A key concern of global ethics is the equitable distribution of benefits and burdens amongst persons belonging to different populations. Until recently, the philosophical literature on global distribution was dominated by the question of how benefits and burdens should be divided amongst contemporaries. Recent years, however, have seen an increase in research on the scope and content of our duties to future generations. This has led to a number of innovative attempts to extend principles of distribution across time while retaining (...) a focus on the entitlements of the existing poor. In this article, I examine a key aspect of intergenerational justice, namely, the appropriate 'pattern' of well-being that should be obtained across generations. With the aid of research into the impacts of global climate change, I evaluate a number of rival accounts of the pattern of justice and go on to explore the merits of a 'global sufficientarian' ethic, which holds that as many persons as possible should enjoy a satisfactory level of well-being regardless of when or where they live. (shrink)
Global climate change raises profound questions for social and political theorists. The human impacts of climate change are sufficiently broad, and generally adverse, to threaten the rights and freedoms of existing and future members of all countries. These impacts will also exacerbate inequalities between rich and poor countries despite the limited role of the latter in their origins. Responding to these impacts will require the implementation of environmental and social policies that are both environmentally effective and consistent with the equality (...) and liberty of populations to which they are applied. This article considers whether global emissions trading, namely, the creation of a global market for tradable allowances conferring the right to emit a certain amount of greenhouse gas over a specified time period, is normatively defensible from a liberal egalitarian perspective. After a brief review of the theory and practice of emissions trading, a number of normative objections to the international trade in emissions allowances are analysed. These objections appeal to one, or a combination, of two claims. First, emissions trading schemes are likely to produce undesirable outcomes, such as environmental neglect, in the further future. I call these ?instrumental objections?. Second, emissions trading schemes violate non?consequential norms of justice and fairness. I call these ?intrinsic objections?. It is argued that, when combined, instrumental and intrinsic objections indicate that instituting a global network of emissions trading schemes, as envisioned by a number of parties to the Kyoto Protocol and Copenhagen Accord, would be illegitimate in absence of significant procedural and consequential safeguards. (shrink)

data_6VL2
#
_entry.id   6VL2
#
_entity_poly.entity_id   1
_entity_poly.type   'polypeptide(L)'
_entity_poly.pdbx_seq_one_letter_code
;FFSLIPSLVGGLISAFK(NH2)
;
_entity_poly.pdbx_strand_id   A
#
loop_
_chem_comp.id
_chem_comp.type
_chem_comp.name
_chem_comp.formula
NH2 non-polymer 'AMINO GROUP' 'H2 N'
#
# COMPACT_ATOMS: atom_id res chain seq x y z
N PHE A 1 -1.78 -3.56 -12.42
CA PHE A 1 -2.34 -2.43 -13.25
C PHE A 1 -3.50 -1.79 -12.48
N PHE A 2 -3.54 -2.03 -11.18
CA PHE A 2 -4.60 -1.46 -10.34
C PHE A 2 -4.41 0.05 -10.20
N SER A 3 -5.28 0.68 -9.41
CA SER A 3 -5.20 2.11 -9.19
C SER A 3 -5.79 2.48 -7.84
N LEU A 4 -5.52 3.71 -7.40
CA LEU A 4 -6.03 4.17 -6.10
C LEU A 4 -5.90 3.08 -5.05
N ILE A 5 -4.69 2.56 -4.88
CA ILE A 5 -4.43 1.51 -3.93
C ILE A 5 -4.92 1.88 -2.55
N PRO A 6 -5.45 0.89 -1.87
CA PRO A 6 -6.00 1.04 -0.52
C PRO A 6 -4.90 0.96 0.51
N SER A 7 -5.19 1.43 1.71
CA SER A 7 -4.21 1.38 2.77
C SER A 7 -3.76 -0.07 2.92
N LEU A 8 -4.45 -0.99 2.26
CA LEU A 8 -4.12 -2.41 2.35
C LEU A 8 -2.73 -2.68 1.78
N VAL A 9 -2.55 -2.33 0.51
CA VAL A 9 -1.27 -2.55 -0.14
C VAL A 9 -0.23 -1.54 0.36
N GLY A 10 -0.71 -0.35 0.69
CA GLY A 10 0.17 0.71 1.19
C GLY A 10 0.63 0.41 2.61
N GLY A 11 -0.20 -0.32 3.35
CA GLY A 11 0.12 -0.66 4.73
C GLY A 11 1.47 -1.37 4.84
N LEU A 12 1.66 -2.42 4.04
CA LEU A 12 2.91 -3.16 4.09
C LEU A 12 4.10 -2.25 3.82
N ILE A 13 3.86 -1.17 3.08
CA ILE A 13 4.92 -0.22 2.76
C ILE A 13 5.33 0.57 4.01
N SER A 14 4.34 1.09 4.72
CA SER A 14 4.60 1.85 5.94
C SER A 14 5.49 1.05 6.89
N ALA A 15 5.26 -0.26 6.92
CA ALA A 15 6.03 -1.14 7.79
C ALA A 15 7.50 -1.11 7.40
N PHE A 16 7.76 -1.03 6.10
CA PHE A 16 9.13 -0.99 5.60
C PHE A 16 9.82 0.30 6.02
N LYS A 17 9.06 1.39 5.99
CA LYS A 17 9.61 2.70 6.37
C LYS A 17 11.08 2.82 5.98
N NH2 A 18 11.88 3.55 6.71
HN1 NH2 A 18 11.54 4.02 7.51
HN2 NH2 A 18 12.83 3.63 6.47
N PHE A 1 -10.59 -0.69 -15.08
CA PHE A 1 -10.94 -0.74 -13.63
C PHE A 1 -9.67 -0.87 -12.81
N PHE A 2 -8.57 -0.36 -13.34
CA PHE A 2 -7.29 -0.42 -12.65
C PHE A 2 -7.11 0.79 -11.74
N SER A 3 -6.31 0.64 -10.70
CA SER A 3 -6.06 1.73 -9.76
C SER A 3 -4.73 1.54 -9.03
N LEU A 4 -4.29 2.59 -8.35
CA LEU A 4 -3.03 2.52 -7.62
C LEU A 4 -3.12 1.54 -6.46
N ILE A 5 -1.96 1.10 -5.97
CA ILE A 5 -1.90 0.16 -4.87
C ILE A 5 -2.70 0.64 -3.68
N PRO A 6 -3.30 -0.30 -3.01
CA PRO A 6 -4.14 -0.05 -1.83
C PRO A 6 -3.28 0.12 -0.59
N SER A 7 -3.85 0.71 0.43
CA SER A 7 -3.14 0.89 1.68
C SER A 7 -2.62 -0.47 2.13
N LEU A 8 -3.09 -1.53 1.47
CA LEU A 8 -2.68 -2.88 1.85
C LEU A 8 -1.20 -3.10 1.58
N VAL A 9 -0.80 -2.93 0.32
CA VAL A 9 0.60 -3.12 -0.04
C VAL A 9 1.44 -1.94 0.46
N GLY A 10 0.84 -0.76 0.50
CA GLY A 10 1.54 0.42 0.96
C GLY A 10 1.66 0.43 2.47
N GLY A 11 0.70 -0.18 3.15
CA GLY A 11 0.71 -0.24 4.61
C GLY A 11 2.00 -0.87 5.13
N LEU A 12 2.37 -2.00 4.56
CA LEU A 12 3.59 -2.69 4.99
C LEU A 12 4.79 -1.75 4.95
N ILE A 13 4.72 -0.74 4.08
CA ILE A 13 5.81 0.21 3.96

Policy making is not only about the cut and thrust of politics. It is also a bureaucratic activity. Long before laws are drafted, policy commitments made, or groups consulted on government proposals, officials will have been working away to shape the policy into a form in which it can be presented to ministers and the outside world. Policy bureaucracies - parts of government organizations with specific responsibility for maintaining and developing policy - have to be mobilized before most significant policy (...) initiatives are launched. -/- This book describes the range of work policy officials do. The 140 civil servants interviewed for this study included officials who helped originate policies which were subsequently taken over as manifesto commitments by the Labour Party; officials who helped devise the formula by which billions of pounds are allocated to local government in grants; and also officials who recommended to the Secretary of State that a controversial publisher be allowed to take over a national newspaper. The background and career paths of middle-ranking officials show them to be a diverse group who do not tend to develop long-term subject specialisms. The instructions to which these officials work - whether coming from ministers or senior officials - are often very broad and leave much to personal interpretation. -/- Policy Bureaucracy goes on to examine how ministers and senior officials affect the work of middle ranking officials and the cues policy bureaucrats use to develop policy. The analytical approach adopted in the book is derived from Alvin Gouldner's Patterns of Industrial Bureaucracy and his elaboration of Max Weber's notion that hierarchy and expertise place a fundamental tension at the heart of modern bureaucracies. In the UK this tension is handled by combining 'invited authority' with 'improvised expertise'. The book also explores other models of handling this tension in political systems in Europe and the USA. (shrink)